Paying A Heavy Price For Loving The Neanderthals

Male and female Neanderthals in the Neanderthal Museum, Mettmann, Germany (montage: background rock from original different location). Wikimedia Commons, CC BY-SA

Danielle Andrew 19/10/2016, 17:14

Genetic studies of body lice suggest that one of the two species that infects us today evolved more than a million years ago, in association with another human-like species.

What’s the implication here? Yet again, we probably got body lice because our ancestors engaged in the pants-off dance off with an evolutionary cousin.

Now a new study has found that a particular human papillomavirus (HPV16), one of the most common sexually transmitted infections with 14 million new cases each year in the US alone, was also inherited from the Neanderthals.

The amazing diversity of HPV16 variants across Asia and Europe - compared with low diversity in Africa - has long puzzled researchers.

You’d expect the opposite situation because we evolved in Africa and presumably carried HPV16 out with us when we left there 100,000 years ago or more.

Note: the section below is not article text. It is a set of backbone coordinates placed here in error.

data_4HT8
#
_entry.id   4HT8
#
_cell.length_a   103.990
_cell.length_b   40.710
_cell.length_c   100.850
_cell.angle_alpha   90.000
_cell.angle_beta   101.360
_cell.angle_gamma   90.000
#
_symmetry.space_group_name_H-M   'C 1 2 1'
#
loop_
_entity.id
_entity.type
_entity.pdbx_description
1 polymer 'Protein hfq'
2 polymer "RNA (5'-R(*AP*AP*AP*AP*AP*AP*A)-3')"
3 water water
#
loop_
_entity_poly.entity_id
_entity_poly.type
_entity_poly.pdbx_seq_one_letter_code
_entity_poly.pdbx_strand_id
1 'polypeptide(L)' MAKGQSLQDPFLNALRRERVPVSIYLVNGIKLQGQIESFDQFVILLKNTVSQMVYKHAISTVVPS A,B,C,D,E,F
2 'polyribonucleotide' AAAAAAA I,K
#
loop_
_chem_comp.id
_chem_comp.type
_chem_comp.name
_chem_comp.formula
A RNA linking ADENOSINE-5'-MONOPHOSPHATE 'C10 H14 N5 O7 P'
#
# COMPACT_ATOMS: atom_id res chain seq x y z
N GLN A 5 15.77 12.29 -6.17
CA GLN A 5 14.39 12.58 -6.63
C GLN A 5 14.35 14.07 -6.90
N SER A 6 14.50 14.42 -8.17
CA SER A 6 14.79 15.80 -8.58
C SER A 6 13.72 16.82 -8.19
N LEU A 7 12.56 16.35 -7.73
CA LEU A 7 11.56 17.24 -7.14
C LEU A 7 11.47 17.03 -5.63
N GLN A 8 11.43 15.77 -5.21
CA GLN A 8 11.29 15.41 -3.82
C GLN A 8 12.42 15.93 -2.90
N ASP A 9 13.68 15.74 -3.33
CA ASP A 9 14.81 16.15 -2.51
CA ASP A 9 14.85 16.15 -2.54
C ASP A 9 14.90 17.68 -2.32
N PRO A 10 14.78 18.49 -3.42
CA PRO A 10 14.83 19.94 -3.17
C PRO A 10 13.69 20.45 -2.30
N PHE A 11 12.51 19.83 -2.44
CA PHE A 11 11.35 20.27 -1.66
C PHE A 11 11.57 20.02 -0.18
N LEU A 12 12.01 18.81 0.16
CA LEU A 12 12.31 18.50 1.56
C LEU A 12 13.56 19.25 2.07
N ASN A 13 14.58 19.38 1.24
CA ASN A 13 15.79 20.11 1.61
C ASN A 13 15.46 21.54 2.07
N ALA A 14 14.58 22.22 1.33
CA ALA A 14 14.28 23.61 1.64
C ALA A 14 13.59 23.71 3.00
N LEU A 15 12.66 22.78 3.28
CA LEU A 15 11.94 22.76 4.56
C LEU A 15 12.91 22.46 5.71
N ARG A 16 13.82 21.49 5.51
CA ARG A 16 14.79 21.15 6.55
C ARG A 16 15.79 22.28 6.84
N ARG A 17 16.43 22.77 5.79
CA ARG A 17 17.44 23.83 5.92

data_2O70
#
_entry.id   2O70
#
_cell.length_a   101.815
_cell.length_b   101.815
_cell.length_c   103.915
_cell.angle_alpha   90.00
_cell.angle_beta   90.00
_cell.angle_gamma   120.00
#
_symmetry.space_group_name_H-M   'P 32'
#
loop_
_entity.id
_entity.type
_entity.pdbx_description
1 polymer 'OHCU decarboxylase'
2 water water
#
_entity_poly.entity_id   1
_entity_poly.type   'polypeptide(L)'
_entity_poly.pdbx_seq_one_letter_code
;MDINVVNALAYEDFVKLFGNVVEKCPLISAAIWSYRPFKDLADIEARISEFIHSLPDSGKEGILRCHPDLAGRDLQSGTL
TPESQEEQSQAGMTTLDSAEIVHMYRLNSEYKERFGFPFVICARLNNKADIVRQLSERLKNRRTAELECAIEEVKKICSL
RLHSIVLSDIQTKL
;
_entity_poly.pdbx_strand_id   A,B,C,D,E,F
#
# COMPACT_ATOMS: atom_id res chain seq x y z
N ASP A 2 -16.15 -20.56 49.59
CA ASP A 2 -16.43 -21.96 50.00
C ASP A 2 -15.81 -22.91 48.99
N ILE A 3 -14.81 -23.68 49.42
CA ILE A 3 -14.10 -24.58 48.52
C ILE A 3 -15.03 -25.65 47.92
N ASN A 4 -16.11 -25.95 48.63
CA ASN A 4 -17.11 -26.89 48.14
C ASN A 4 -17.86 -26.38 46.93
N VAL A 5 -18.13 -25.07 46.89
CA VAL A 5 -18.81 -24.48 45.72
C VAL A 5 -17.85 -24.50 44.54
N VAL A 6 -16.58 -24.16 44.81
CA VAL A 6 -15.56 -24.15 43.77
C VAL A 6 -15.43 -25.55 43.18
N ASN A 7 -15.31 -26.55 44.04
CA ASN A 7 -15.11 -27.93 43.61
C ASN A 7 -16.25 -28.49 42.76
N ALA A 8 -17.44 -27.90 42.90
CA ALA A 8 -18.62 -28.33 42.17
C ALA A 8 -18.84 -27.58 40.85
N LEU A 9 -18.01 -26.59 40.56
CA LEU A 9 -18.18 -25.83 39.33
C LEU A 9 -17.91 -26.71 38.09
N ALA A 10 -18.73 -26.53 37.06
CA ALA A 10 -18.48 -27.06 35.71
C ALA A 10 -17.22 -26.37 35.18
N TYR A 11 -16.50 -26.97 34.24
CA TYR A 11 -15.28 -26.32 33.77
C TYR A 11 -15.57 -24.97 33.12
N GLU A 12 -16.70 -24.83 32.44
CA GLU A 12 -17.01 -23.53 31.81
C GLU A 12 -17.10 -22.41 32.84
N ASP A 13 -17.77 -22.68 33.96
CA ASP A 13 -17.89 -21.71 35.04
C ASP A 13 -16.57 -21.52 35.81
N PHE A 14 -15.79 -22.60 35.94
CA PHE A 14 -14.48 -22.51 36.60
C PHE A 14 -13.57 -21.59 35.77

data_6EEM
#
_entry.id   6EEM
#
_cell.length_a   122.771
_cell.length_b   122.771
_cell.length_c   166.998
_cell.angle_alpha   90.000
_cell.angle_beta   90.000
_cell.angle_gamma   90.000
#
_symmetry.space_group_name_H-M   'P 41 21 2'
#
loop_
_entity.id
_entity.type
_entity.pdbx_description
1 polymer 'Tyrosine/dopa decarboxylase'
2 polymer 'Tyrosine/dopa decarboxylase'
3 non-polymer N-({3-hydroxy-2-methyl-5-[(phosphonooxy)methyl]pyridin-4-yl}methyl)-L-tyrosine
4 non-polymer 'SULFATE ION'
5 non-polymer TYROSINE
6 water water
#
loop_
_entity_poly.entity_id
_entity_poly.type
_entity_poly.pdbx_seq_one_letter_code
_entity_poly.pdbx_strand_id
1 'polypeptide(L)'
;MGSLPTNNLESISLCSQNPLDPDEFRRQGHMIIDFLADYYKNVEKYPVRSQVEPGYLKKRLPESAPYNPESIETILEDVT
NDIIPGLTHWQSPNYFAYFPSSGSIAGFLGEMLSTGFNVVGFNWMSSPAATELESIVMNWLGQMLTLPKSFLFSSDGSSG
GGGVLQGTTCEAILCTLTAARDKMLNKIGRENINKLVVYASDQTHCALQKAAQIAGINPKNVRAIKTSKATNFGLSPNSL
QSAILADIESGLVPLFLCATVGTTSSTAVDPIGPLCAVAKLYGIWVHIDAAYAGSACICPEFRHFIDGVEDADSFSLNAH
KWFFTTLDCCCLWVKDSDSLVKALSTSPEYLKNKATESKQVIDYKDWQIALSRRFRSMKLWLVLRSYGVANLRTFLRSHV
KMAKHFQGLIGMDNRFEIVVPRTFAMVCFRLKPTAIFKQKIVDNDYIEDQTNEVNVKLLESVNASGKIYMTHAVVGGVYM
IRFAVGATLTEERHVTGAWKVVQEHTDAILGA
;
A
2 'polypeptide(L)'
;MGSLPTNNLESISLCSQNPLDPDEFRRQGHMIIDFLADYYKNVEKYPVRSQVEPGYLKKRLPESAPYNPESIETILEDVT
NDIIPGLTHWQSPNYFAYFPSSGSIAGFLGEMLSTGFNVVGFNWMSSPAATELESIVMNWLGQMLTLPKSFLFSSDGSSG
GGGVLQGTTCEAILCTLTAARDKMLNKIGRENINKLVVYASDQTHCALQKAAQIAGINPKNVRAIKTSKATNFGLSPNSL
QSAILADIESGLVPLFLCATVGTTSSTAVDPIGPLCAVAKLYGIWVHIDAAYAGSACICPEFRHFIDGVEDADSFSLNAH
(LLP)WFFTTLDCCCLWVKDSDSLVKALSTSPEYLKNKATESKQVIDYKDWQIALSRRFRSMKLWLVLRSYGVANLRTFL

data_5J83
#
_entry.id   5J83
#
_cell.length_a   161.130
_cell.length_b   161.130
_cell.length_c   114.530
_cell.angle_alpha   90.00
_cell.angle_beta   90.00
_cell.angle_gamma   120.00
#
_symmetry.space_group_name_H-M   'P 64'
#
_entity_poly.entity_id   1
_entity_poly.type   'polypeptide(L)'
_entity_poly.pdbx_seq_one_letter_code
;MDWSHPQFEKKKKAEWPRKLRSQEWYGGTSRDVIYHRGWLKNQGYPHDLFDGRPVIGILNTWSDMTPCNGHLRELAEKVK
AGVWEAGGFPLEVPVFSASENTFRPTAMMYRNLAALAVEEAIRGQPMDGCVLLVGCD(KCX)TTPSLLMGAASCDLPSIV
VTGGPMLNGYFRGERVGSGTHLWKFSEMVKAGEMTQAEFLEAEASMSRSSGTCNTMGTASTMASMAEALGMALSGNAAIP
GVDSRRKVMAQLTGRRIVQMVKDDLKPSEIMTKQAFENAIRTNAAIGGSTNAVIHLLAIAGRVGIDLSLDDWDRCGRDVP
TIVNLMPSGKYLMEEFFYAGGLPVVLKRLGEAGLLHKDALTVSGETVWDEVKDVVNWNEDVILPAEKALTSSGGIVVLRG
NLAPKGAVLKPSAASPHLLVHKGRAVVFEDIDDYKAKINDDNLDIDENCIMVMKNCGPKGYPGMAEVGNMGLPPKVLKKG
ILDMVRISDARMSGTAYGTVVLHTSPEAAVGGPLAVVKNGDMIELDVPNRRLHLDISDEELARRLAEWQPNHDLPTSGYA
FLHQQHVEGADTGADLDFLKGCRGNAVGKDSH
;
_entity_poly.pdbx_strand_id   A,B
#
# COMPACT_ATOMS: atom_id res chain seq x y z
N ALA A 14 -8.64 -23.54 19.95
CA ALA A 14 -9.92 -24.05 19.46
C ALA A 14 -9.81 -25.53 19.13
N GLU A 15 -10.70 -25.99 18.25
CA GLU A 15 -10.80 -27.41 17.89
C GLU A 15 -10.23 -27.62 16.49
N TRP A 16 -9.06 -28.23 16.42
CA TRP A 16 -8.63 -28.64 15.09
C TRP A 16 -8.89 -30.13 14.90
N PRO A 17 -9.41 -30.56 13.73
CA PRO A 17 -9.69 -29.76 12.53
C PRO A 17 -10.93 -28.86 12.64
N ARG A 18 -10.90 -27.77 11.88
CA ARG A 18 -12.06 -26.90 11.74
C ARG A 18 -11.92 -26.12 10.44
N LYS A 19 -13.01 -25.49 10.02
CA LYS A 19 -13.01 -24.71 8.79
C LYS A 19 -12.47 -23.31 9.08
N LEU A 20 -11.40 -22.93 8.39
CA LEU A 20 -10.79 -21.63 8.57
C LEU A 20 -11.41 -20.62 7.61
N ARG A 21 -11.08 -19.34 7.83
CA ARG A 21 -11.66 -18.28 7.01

This new study solves the mystery by showing that modern humans brought only a small subset of HPV16 variants out of Africa, picking up most of the other strains after they (ah, we) bonked the Neanderthals.

Technically, this is known as a host-shift, where sexual contact with archaic populations led to the transmission of new variants of HPV16 to us.

With time, even more diversity was generated as modern humans spread across the rest of the Old and New Worlds.

High risk human papillomaviruses are a serious global health issue. They’re associated with around 5 percent of all cancers worldwide.

The choice our ancestors made to interbreed with the Neanderthals, Deniosvans and probably numerous other archaic cousins have left us with profound legacies that we’re only beginning to learn about.

What else might they have done that had profound consequences for us today?

Makes me wonder just how the decisions we make today - the changes we’re wreaking on the planet - will shape the evolution of Homo sapiens in 1,000, or even 10,000, years from now? One thing’s for certain, they will.

 

Darren Curnoe, Director of the Palaeontology, Geobiology and Earth Archives Research Centre (PANGEA), UNSW Australia

This article was originally published on The Conversation. Read the original article.

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